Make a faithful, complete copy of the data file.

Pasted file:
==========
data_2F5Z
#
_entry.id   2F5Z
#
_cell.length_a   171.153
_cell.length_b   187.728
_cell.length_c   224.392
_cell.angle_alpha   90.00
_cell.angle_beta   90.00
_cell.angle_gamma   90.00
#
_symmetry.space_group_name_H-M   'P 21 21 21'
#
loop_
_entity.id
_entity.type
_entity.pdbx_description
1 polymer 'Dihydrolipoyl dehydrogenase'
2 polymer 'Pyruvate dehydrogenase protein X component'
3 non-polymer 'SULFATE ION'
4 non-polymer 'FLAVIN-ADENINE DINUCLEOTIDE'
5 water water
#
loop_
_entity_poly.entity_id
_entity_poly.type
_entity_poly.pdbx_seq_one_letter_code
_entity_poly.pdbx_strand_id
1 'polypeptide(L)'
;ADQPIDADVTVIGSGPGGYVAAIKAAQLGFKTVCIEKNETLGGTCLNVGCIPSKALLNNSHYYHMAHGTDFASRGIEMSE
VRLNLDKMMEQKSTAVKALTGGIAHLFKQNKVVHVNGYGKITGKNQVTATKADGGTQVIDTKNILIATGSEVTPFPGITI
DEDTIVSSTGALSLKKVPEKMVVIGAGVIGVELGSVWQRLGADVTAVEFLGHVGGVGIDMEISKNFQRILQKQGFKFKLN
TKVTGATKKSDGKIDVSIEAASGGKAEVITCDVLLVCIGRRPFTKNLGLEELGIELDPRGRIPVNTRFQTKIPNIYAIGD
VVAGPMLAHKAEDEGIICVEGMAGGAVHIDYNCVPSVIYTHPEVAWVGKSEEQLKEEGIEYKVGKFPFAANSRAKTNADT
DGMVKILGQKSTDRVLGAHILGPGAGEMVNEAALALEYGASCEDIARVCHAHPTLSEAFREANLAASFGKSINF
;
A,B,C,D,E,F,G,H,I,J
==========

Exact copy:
data_2F5Z
#
_entry.id   2F5Z
#
_cell.length_a   171.153
_cell.length_b   187.728
_cell.length_c   224.392
_cell.angle_alpha   90.00
_cell.angle_beta   90.00
_cell.angle_gamma   90.00
#
_symmetry.space_group_name_H-M   'P 21 21 21'
#
loop_
_entity.id
_entity.type
_entity.pdbx_description
1 polymer 'Dihydrolipoyl dehydrogenase'
2 polymer 'Pyruvate dehydrogenase protein X component'
3 non-polymer 'SULFATE ION'
4 non-polymer 'FLAVIN-ADENINE DINUCLEOTIDE'
5 water water
#
loop_
_entity_poly.entity_id
_entity_poly.type
_entity_poly.pdbx_seq_one_letter_code
_entity_poly.pdbx_strand_id
1 'polypeptide(L)'
;ADQPIDADVTVIGSGPGGYVAAIKAAQLGFKTVCIEKNETLGGTCLNVGCIPSKALLNNSHYYHMAHGTDFASRGIEMSE
VRLNLDKMMEQKSTAVKALTGGIAHLFKQNKVVHVNGYGKITGKNQVTATKADGGTQVIDTKNILIATGSEVTPFPGITI
DEDTIVSSTGALSLKKVPEKMVVIGAGVIGVELGSVWQRLGADVTAVEFLGHVGGVGIDMEISKNFQRILQKQGFKFKLN
TKVTGATKKSDGKIDVSIEAASGGKAEVITCDVLLVCIGRRPFTKNLGLEELGIELDPRGRIPVNTRFQTKIPNIYAIGD
VVAGPMLAHKAEDEGIICVEGMAGGAVHIDYNCVPSVIYTHPEVAWVGKSEEQLKEEGIEYKVGKFPFAANSRAKTNADT
DGMVKILGQKSTDRVLGAHILGPGAGEMVNEAALALEYGASCEDIARVCHAHPTLSEAFREANLAASFGKSINF
;
A,B,C,D,E,F,G,H,I,J